Walking around the old city we run into Spice Paradise, a little shop owned by Rekha and her husband Anil where they run cooking courses. We had heard about Rekha’s tea and food from another travelers blog. We went in just to inquire about the cooking courses (800 INR per person) and Rekha’s kindness and her Masala Chai enchanted us, so we asked her to book us in for the course on the following day. As we were told, we arrived with an empty stomach, and thank god! There we meet Ian, a Canadian guy who was going to do the course with us, and after the introductions the cooking began! We learned so much about how to use the spices and how to make so many delicious Indian dishes… from the traditional Masala Chai, to the mouth watering Shahi paneer, the Makhania lassi (not for those dieting), the yummy Byriani and of course without forgetting all the range of breads: Chapati, Naan, Parathas, Puris. We ate all the dishes as we finished cooking them, and even though we could barely move after eating so much, they were 5 hours of food happiness!

We read that from Jodhpur it was also possible to do a Safari tour around the Bishnoi villages (600 INR per person). The Bishnois are a community that are known for their true love to the nature and animals. Even though we are not too fond of this kind of touristy tours, we decided to give it a try because of the good reviews. So, on our last day of our stay in the “blue city” we got picked up from our guest house by the jeep that would take us to the Bishnoi villages. We started our tour by visiting a Muslim pottery family where even I tried to make a clay pot (not very successful I have to say). Next stop was at the house of a local family where they cooked lunch for us and they showed us how they make durries (some kind of rugs). Then, we visited the house of a Bishnoi family where they did the opium ceremony for us. Although opium is ilegal, it is commonly used to make tea at the ceremonies.They poured a little bit of the tea in our hands and while we were a little concerned of getting a bit high, we drank it. And for those curious it had no effect on us at all!! After a ride through the dessert trying to scout peackocs and gaceles, we finished our tour dropping by a textile factory before heading back to Jodhpur. The tour wasn’t what we expected, while it can be interesting for some other people, it disappointed us as we felt a little bit trapped and forced to buy everywhere throughout the tour.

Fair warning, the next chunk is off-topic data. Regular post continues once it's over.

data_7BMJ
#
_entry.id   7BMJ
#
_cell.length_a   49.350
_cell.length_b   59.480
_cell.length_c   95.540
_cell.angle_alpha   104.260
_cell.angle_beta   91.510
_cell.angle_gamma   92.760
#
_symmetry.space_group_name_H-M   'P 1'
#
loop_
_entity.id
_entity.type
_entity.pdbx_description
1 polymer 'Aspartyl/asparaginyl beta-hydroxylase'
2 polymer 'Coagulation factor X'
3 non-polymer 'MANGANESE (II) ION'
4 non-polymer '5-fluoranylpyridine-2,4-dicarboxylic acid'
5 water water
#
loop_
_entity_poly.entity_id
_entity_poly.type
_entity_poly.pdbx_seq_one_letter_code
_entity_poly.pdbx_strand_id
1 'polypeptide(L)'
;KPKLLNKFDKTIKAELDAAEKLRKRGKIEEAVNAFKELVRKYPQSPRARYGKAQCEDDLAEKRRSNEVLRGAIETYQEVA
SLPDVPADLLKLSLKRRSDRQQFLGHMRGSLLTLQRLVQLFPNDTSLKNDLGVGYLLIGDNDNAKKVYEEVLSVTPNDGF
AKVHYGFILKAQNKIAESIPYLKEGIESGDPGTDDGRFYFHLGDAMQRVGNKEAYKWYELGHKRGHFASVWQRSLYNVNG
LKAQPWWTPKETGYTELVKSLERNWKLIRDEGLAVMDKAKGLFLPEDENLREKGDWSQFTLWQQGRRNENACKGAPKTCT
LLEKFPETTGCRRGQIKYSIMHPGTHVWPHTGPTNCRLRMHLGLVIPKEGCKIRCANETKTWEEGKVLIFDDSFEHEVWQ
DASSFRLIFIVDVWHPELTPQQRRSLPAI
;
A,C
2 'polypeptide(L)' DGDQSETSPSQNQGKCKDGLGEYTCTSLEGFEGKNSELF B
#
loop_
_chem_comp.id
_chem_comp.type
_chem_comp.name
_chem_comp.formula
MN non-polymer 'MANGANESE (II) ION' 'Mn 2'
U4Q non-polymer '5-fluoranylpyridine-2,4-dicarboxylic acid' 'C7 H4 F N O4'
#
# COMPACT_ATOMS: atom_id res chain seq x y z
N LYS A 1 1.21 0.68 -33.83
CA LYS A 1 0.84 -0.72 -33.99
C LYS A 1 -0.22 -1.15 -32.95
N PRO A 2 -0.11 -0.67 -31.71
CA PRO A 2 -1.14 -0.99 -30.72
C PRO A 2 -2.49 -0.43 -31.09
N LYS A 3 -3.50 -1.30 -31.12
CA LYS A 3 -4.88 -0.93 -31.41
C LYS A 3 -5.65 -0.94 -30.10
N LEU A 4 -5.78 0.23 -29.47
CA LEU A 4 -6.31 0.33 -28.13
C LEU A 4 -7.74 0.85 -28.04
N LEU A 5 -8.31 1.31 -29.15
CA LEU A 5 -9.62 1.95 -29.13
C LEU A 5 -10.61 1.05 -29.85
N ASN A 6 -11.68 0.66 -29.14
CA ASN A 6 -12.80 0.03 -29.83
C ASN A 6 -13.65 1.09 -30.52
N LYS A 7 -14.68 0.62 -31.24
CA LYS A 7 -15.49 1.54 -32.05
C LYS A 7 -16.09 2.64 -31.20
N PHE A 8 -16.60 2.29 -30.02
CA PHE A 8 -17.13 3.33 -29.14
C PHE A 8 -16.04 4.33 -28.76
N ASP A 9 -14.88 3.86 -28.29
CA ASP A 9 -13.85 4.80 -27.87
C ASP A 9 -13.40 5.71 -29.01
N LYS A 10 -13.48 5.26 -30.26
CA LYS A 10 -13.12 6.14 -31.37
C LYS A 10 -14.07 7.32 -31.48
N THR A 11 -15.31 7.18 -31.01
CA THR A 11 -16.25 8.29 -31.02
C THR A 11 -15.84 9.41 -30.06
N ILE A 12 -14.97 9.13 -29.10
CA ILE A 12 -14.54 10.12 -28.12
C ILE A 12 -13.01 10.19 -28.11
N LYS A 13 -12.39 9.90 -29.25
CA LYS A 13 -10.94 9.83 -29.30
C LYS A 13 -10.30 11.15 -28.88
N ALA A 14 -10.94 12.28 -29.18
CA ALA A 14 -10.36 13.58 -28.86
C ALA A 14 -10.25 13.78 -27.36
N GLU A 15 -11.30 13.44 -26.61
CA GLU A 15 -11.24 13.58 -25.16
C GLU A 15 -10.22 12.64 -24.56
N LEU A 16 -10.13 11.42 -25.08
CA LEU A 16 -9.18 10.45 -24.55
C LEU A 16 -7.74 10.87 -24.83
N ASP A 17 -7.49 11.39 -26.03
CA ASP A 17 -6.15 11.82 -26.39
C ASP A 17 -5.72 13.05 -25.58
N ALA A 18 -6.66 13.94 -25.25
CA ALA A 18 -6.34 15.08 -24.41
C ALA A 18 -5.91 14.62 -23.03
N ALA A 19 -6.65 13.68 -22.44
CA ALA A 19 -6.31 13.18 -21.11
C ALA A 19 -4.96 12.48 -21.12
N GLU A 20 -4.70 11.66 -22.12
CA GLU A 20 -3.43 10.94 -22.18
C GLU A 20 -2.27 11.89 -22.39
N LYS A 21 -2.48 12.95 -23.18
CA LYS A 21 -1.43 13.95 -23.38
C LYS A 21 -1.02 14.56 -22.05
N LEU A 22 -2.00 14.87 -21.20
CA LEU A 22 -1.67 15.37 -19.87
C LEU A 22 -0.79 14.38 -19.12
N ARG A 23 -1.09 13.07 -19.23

We stayed at Hill View guest house, nice place close to the entrance of the fort run by Zafra, a local turned polititian. We were recommended this guest house by Juan, a chatty Venezuelan that we met in Jaipur. He asked us to give Zafra back the 100 ruupies that costed to send the diary he forgot when he stayed there. While the room was quite basic, it was clean and had an attached bathroom. We only paid 300 INR per night. As in Pushkar hot water was running all day except in the morning when there is a general power cut in the city (9am – midday). On the less positive side the water tank was tiny, we had no washbasin to wash our hands of brush our teeth, the food of the restaurant wasn’t great and there was no wifi.